According to a popular adage, ‘anything that is worth doing is worth doing well’. We must therefore begin with a solid foundation through knowledge of Yoruba orthography. Simply put, orthography refers to correct conventional spelling of a language according to established usage. The Yoruba bible is a very rich and formidable repository of the vocabulary of the language. This resource is well suited to illustrate the evolution of Yoruba orthography and showcase the most current accepted form. This will then set the stage for our learning the language anew. A ‘must read’ publication in the public domain in this regard is Orthographies of Nigerian Languages, Manual 1 published by National Language Centre and edited by Emeritus Professor Ayo Bamgbose.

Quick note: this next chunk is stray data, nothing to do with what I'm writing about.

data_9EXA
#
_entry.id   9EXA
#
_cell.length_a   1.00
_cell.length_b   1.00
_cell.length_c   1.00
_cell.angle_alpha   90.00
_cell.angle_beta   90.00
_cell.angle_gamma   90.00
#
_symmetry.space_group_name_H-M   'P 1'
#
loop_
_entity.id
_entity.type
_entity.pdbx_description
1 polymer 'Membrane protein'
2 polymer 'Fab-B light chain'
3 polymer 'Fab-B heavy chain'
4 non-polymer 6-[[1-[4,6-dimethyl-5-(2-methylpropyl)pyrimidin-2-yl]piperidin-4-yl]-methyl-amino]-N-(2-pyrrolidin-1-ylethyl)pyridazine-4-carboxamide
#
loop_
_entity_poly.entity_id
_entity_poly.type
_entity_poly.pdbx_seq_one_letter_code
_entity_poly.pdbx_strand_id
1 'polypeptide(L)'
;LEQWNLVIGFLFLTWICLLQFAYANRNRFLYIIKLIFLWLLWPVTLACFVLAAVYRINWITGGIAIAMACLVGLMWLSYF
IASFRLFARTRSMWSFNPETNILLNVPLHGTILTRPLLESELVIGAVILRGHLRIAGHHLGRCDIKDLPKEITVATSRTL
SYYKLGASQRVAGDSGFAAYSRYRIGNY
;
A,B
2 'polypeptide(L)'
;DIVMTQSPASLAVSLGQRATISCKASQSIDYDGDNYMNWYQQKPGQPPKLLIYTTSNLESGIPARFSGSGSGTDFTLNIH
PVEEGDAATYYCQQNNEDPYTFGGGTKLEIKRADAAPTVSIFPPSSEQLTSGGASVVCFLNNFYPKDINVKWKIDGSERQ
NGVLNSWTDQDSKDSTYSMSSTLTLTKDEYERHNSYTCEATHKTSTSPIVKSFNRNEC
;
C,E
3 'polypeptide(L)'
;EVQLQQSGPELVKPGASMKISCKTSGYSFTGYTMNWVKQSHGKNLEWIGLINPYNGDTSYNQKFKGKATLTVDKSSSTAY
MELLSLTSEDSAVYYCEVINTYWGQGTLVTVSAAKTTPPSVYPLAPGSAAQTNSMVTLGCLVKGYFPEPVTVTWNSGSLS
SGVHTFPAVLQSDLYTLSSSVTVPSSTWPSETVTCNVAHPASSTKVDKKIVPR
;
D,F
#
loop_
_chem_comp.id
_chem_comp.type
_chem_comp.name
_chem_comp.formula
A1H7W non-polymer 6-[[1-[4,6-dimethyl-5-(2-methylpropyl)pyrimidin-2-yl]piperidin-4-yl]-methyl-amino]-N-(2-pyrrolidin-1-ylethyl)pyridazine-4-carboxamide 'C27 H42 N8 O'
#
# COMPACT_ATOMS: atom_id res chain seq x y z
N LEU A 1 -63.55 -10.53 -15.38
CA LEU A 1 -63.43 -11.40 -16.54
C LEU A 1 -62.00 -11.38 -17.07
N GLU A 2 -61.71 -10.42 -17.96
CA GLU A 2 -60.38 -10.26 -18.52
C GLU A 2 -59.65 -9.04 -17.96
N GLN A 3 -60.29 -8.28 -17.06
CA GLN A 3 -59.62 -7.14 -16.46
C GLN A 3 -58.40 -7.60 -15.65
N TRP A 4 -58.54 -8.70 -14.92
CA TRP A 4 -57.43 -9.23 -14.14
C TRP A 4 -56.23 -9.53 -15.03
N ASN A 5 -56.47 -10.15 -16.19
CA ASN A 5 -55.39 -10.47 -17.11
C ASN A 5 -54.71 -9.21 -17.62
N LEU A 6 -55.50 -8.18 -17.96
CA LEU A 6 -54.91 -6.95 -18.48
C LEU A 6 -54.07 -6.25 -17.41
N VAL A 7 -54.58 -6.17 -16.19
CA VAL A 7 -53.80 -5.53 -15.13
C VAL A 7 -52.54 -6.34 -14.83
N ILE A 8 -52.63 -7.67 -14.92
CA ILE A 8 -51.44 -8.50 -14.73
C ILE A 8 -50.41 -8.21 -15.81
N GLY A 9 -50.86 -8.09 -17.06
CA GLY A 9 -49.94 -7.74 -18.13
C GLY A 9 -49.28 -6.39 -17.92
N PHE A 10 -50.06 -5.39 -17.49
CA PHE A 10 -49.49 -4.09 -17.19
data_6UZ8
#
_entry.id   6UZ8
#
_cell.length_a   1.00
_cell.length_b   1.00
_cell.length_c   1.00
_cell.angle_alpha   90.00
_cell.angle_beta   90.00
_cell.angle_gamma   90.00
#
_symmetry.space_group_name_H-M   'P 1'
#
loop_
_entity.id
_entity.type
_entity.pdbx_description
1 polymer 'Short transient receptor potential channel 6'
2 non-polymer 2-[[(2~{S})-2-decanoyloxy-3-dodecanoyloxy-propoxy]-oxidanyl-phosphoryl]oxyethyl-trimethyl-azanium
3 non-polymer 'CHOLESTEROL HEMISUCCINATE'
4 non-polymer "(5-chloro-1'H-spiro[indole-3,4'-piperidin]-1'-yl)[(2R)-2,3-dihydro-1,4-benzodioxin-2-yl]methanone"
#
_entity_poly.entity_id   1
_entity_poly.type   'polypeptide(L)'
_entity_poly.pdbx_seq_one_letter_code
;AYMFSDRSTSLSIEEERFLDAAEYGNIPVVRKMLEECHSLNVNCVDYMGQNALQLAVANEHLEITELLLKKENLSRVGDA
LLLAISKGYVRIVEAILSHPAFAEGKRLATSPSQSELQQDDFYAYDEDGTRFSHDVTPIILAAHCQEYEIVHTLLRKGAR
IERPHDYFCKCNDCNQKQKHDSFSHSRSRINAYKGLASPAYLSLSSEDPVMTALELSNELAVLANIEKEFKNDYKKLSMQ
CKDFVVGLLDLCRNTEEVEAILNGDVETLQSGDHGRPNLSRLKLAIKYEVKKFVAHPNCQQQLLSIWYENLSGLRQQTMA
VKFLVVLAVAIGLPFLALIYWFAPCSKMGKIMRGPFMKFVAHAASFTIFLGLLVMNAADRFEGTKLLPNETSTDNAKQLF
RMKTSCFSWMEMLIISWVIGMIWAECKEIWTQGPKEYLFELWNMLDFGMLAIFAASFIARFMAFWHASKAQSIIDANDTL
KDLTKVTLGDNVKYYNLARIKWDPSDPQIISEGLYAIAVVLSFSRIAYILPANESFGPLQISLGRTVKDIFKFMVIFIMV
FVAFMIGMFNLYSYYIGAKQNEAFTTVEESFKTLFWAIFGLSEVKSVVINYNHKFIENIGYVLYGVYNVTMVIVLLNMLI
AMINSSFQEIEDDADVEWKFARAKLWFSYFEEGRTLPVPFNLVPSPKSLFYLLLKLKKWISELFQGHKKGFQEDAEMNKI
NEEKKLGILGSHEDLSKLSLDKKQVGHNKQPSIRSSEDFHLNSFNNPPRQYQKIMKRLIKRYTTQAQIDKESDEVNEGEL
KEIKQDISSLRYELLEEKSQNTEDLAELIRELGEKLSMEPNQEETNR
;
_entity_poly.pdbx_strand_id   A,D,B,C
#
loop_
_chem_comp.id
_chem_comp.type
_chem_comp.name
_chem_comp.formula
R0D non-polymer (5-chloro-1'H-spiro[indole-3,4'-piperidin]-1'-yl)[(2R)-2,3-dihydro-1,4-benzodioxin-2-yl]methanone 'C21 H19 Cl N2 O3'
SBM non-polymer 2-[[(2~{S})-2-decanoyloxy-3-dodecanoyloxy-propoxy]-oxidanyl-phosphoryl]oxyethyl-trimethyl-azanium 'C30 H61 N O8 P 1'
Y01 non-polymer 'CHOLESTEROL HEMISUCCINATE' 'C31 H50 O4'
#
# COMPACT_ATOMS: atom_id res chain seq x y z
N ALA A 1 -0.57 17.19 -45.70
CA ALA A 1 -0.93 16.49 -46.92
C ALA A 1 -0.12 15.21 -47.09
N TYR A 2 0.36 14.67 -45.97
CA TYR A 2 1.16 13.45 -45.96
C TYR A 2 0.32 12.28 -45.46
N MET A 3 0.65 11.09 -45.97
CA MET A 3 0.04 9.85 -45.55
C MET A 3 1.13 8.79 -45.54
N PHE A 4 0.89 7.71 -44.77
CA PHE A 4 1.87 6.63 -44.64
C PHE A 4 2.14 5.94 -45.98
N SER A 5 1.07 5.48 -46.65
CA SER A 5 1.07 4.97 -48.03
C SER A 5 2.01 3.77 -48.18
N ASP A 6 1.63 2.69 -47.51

It is very important to also note that most of us have developed the habit of speaking Yoruba but hardly read it and almost never write it anymore. As a result, the growth of Yoruba has been stunted to the detriment of us all. We can remedy this by a renewed commitment to change this practice and restart our Yoruba language learning on a sound footing. All the modalities - writing, reading, listening, and speaking must be brought to bear on this exercise for it to yield the greatest benefit. This is what was intended with the production of our Yoruba language primer, Yorùbá : Mọ̀ ọ́n kọ, Mọ̀ ọ́n kà, in the first place. In doing this we will be setting an example for the next generation. We have to lead by example. If we want our kids to learn and accept the language we must show that we too are interested in it and are using it. This is a tall order but I believe we are duty bound to do it as a legacy to future generations.